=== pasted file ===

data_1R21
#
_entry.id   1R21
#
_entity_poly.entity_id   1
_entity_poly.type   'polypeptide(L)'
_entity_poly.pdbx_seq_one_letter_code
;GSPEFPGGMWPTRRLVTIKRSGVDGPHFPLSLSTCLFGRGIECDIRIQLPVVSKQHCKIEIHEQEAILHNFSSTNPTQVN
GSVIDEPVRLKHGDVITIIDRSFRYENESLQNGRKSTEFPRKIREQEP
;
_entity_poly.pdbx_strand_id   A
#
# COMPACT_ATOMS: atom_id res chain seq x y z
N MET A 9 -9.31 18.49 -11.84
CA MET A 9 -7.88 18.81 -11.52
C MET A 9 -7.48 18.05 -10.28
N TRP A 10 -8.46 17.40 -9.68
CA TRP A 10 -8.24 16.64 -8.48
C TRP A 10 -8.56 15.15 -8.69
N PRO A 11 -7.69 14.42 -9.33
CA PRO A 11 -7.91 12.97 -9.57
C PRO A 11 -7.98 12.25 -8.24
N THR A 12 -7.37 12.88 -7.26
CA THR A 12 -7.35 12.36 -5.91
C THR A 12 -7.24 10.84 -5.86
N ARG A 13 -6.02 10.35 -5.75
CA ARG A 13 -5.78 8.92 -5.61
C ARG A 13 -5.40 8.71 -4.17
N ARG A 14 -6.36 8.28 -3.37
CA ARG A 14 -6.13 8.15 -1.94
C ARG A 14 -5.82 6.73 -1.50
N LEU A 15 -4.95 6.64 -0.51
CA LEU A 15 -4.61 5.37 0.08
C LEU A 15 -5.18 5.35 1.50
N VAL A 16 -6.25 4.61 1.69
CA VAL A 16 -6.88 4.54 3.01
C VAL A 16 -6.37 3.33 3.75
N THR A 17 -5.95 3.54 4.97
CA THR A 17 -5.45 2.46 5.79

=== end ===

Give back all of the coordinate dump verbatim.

data_1R21
#
_entry.id   1R21
#
_entity_poly.entity_id   1
_entity_poly.type   'polypeptide(L)'
_entity_poly.pdbx_seq_one_letter_code
;GSPEFPGGMWPTRRLVTIKRSGVDGPHFPLSLSTCLFGRGIECDIRIQLPVVSKQHCKIEIHEQEAILHNFSSTNPTQVN
GSVIDEPVRLKHGDVITIIDRSFRYENESLQNGRKSTEFPRKIREQEP
;
_entity_poly.pdbx_strand_id   A
#
# COMPACT_ATOMS: atom_id res chain seq x y z
N MET A 9 -9.31 18.49 -11.84
CA MET A 9 -7.88 18.81 -11.52
C MET A 9 -7.48 18.05 -10.28
N TRP A 10 -8.46 17.40 -9.68
CA TRP A 10 -8.24 16.64 -8.48
C TRP A 10 -8.56 15.15 -8.69
N PRO A 11 -7.69 14.42 -9.33
CA PRO A 11 -7.91 12.97 -9.57
C PRO A 11 -7.98 12.25 -8.24
N THR A 12 -7.37 12.88 -7.26
CA THR A 12 -7.35 12.36 -5.91
C THR A 12 -7.24 10.84 -5.86
N ARG A 13 -6.02 10.35 -5.75
CA ARG A 13 -5.78 8.92 -5.61
C ARG A 13 -5.40 8.71 -4.17
N ARG A 14 -6.36 8.28 -3.37
CA ARG A 14 -6.13 8.15 -1.94
C ARG A 14 -5.82 6.73 -1.50
N LEU A 15 -4.95 6.64 -0.51
CA LEU A 15 -4.61 5.37 0.08
C LEU A 15 -5.18 5.35 1.50
N VAL A 16 -6.25 4.61 1.69
CA VAL A 16 -6.88 4.54 3.01
C VAL A 16 -6.37 3.33 3.75
N THR A 17 -5.95 3.54 4.97
CA THR A 17 -5.45 2.46 5.79